Audience Contact

This article is part of the Psychology section.

Singers are lucky. Not only do they have the most beautiful instrument but also it is also given to them for free. They have no expensive trips to the luthier, no strings, no bows, no accessories to buy. Their instrument weighs nothing, occupies no space (a dream for airline transport) and nobody can trip over it and crush it. They are not allowed to practice for long hours, and they need at least a day of rest after each concert.

Because the singer has fewer expenses, you might think that they should obviously be paid less than instrumental musicians, but this is not the case. They are actually paid more. Why ???? Because, like football stars, people love them. And why do people love singers more than instrumental musicians ???? One of the reasons is because singers look at the public while they sing. The singer sings to the public, not just for them. The emotional communication is direct, personal, and powerful, thanks to the eye contact, even though that eye contact is not one-to-one.

We instrumental musicians cannot look at the public as we play. It would be very strange, and very distracting for us as well as for them. While playing, our principal relationship is not with the public but rather with our instrument. We transmit our feelings to the public through our instrument, which sings for us and expresses our emotions. We are not singing, we are making our instrument sing. We are not playing to the public, we are playing for the public. Perhaps that is why instruments are so expensive and their players often poorly paid: the instrument is the singer (the voice) and we are just the manual operators! (see “The Instrumentalist as a Skilled Manual Worker“)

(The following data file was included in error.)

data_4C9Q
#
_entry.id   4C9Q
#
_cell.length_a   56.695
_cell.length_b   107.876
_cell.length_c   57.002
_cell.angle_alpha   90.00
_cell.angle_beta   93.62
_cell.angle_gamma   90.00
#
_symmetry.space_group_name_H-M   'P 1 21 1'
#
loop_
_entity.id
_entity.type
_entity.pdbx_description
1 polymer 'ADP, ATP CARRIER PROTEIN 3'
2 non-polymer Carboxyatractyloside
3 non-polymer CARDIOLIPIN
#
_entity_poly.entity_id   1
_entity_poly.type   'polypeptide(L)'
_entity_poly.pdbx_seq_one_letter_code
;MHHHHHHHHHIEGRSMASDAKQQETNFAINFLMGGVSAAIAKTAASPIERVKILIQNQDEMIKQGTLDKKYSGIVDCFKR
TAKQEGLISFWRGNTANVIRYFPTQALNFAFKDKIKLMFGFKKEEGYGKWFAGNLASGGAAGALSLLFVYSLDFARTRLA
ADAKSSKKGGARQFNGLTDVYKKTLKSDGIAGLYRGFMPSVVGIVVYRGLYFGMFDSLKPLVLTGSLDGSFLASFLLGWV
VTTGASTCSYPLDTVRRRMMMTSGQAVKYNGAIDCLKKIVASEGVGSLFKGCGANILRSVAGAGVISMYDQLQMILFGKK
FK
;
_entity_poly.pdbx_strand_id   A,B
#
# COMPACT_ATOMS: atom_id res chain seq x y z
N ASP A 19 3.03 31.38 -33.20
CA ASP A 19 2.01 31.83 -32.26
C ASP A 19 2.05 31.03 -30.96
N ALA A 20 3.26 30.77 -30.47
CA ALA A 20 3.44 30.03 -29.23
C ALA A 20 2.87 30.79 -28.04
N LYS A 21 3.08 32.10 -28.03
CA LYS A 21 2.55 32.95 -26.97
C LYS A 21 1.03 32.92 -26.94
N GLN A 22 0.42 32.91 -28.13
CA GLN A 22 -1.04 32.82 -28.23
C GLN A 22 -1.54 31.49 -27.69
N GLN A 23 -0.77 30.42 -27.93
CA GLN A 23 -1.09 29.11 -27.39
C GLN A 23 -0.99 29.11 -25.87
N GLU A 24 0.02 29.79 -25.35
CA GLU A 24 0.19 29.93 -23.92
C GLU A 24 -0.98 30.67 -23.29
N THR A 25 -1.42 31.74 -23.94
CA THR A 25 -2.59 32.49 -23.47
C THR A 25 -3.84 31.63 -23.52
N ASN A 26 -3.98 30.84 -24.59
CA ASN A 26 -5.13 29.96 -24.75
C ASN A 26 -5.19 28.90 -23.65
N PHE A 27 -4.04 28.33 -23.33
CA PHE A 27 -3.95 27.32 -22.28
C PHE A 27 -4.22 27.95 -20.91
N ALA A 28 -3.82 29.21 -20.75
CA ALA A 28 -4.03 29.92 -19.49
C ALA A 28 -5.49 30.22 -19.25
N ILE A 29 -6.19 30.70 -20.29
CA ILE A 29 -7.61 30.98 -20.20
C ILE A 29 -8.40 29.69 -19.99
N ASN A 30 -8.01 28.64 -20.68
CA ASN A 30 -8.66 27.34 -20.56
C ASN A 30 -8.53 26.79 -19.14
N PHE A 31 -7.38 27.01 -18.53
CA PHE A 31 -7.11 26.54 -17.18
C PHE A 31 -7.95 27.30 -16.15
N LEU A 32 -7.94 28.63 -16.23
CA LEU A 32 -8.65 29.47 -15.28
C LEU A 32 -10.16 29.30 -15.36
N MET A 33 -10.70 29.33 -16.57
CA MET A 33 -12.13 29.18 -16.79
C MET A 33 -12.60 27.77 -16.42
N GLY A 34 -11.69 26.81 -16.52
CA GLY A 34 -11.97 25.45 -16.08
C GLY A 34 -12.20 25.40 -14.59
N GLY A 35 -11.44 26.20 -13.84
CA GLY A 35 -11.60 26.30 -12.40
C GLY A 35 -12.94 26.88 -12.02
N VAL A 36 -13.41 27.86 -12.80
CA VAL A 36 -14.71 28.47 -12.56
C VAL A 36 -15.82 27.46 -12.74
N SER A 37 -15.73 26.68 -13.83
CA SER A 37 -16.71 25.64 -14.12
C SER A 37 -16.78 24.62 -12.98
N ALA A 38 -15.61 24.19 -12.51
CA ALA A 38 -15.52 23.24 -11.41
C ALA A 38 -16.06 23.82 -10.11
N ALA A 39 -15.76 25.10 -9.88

We instrumental musicians, unlike singers, can only make direct human contact with our audience (by looking at them) before and after we play. While playing, however, the human contact is indirect, via our instrument. Singers, compared to instrumental musicians, not only have all the previously mentioned practical advantages but also have the added emotional pleasure of this enhanced, direct, emotional contact with the audience.

So why would anybody go to the infinite trouble (and expense) of learning an instrument when we can all sing ????? For the pleasure of Orchestral Playing or playing Chamber Music ?? See here for some more discussion about this question.